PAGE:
GRANTHAM v. The STATE.
Grantham was indicted for the felony murder of Henry Lamar Jeffcoat and he was separately indicted for an armed robbery at the Riverdale Cinema. The indictments were consolidated for trial on the basis that the crimes were carried out in furtherance of a scheme to operate a crime ring and share the proceeds of the criminal activity. Grantham pled guilty but mentally ill to both charges in June 1995. He was sentenced to life imprisonment for the felony murder and a twenty year concurrent sentence for the armed robbery. In July 1996 Grantham filed pro se motions for out-of-time appeal in each case alleging that his pleas were involuntary. The trial court denied the motions on September 4, 1996 in a consolidated order and Grantham filed a timely pro se notice of appeal.
Two recent cases have addressed the issue of out-of-time appeals and held that the proper analysis is not a two-part test, but consists of a series of threshold determinations. See Morrow v. State, 266 Ga. 3, 463 S.E.2d 472 (1995); Smith v. State, 266 Ga. 687, 470 S.E.2d 436 (1996). An out-of-time appeal is appropriate when a direct appeal was not taken due to ineffective assistance of counsel. But in order for an out-of-time appeal to be available on the grounds of ineffective assistance of counsel, the defendant must necessarily have had the right to file a direct appeal. A direct appeal from a judgment of conviction and sentence entered on a guilty plea is only available if the issue on appeal can be resolved by reference to facts on the record. Smith v. State, supra. The ability to decide the appeal based on the existing record thus becomes the deciding factor in determining the availability of an out-of-time appeal when the defendant has pled guilty. Issues regarding the effectiveness of counsel are not reached unless the requirement that the appeal be resolved by reference to facts on the record is met.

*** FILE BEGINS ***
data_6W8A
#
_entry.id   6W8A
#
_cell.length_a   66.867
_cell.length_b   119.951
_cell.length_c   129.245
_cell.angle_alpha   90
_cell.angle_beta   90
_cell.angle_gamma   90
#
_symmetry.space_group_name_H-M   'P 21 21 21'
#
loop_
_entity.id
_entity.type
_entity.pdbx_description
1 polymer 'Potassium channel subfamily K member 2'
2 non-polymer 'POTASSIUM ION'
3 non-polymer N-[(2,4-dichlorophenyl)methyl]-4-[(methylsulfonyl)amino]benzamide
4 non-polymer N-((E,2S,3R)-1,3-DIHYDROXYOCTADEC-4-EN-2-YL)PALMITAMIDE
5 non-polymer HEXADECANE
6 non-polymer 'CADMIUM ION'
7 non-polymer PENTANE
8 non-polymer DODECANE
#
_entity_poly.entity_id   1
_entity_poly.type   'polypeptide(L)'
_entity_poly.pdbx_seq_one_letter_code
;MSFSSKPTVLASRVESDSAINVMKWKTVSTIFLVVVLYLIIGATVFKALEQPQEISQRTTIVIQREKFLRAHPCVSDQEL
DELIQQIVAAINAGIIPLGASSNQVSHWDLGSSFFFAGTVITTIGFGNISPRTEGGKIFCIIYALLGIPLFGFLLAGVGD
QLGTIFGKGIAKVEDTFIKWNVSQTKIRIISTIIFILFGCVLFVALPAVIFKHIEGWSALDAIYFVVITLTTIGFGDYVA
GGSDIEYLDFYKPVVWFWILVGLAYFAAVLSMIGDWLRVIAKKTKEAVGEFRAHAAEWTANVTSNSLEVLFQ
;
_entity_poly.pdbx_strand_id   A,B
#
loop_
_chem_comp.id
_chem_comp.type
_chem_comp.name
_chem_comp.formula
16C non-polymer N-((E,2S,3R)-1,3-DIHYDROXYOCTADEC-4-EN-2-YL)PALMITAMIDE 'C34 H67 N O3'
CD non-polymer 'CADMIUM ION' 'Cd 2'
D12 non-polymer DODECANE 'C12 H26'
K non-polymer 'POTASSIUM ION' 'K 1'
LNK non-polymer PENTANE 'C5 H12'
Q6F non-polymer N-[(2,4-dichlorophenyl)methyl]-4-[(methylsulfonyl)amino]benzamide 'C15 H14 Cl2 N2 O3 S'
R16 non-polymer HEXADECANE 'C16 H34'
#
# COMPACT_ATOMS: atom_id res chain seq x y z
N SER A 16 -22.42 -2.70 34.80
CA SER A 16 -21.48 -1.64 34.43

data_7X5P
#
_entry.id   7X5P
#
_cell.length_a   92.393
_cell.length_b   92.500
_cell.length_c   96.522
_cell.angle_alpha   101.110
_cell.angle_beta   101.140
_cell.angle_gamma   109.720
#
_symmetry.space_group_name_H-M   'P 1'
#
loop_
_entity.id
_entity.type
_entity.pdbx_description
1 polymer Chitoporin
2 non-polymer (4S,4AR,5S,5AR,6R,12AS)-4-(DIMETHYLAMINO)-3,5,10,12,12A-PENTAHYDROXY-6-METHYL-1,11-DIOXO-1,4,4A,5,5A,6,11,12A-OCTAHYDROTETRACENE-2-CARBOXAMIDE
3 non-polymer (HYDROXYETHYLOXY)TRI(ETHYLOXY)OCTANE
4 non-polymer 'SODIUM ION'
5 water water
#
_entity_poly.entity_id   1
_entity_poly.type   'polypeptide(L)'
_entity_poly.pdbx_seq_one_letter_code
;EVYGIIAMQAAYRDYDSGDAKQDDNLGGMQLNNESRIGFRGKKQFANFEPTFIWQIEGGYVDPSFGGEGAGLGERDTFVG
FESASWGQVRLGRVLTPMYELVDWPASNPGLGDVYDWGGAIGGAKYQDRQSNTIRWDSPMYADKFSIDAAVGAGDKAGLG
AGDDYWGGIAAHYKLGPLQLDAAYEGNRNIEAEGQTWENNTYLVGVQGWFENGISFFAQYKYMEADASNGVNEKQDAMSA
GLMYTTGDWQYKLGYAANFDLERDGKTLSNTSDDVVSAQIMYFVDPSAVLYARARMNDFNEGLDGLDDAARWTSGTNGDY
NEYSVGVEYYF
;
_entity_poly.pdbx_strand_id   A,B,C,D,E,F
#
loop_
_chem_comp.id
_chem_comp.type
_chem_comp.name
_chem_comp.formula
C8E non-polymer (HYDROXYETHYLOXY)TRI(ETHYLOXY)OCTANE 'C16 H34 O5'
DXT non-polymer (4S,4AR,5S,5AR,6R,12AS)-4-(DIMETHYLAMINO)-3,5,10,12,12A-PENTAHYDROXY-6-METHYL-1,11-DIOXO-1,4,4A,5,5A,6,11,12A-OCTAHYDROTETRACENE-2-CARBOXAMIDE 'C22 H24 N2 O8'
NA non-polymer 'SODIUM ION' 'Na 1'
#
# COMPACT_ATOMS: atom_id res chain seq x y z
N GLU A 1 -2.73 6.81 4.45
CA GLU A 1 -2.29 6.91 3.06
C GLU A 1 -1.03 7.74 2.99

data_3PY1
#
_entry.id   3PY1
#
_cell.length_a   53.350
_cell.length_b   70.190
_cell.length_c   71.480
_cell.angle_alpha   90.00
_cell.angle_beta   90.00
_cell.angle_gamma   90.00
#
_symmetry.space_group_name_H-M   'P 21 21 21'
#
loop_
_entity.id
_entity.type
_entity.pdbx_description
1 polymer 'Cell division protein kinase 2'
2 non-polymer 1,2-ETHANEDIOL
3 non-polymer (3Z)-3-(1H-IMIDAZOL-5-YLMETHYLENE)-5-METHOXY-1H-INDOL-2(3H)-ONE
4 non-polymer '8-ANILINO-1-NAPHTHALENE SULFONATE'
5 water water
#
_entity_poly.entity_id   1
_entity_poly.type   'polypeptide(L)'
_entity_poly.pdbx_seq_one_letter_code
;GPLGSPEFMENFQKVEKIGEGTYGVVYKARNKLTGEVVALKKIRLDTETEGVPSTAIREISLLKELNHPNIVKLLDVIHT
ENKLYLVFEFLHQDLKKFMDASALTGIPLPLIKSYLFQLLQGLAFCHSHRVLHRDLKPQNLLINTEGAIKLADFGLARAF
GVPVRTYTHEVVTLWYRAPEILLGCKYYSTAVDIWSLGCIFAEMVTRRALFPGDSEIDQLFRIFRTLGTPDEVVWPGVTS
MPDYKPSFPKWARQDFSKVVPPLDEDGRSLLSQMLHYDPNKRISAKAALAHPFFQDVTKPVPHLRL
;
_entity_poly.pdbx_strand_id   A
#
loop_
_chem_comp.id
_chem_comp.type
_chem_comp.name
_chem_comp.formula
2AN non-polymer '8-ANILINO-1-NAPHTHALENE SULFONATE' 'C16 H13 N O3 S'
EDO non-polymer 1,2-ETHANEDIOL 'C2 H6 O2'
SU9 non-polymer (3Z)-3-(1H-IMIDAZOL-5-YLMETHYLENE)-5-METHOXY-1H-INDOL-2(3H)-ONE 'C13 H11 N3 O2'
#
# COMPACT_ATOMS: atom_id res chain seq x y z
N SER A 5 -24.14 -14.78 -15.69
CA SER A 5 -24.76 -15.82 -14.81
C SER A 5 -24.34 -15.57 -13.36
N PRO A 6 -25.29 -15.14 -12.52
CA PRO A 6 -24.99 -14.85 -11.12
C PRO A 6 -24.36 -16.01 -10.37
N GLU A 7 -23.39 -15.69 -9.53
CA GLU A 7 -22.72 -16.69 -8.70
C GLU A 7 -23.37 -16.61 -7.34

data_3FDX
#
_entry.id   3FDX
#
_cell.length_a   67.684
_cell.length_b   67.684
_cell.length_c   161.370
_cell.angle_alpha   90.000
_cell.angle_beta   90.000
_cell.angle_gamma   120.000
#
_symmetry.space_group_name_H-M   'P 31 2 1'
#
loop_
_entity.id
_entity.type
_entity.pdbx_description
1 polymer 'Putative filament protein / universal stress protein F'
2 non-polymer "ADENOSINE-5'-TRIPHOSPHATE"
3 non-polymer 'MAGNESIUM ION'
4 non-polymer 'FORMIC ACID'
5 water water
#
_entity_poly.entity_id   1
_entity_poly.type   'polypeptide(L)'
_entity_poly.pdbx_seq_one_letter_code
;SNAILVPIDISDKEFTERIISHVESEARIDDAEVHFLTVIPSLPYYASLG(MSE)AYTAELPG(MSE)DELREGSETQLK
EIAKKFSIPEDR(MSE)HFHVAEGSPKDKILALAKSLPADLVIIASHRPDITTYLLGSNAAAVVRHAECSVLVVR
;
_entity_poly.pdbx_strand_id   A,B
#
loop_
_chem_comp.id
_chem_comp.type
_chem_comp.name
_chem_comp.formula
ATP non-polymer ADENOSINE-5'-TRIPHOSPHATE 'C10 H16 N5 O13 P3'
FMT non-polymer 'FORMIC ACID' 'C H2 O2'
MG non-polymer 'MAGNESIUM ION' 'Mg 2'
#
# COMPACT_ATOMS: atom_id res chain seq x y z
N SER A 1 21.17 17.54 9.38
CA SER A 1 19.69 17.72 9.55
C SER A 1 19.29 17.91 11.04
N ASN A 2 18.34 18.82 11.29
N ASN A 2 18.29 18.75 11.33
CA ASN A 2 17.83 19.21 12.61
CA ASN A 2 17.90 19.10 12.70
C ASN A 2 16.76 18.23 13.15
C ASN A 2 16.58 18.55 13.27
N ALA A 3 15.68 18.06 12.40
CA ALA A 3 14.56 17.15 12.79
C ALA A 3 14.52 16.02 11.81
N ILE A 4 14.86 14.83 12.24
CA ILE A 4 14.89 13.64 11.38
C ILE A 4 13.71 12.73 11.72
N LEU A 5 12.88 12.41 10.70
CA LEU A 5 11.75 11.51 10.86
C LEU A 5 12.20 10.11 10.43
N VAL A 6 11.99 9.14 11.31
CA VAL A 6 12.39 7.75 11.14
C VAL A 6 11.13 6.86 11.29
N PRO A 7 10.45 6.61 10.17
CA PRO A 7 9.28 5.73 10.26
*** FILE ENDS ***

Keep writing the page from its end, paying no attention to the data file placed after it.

Appellant does not contend that in accepting the guilty pleas the trial court erroneously failed to determine, on the record, that the pleas were voluntary pursuant to Uniform Superior Court Rule 33.7. Rather, he maintains that factors outside of the hearing affected the so-called voluntariness of his pleas in that he was threatened by the prosecutor and was under duress for having to proceed to trial with an undesirable attorney. Under these circumstances, an out-of-time appeal is not mandated because the issues which appellant seeks to raise cannot be resolved by reference to facts contained in the record. The issues of the voluntariness of Grantham's pleas and the effectiveness of his counsel can be developed only in the context of a post-plea hearing. Caine v. State, 266 Ga. 421, 467 S.E.2d 570 (1996) (direct appeal not available when defendant did not contend that the trial court failed to follow established procedure in accepting his guilty plea, but claimed that his plea was involuntary and his counsel ineffective). Accordingly, it follows that the trial court correctly denied the motion for an out-of-time appeal and that appellant must pursue a habeas corpus action as his remedy. Morrow v. State, supra.
All the Justices concur except BENHAM, C.J., FLETCHER, P.J., and SEARS, J., who dissent.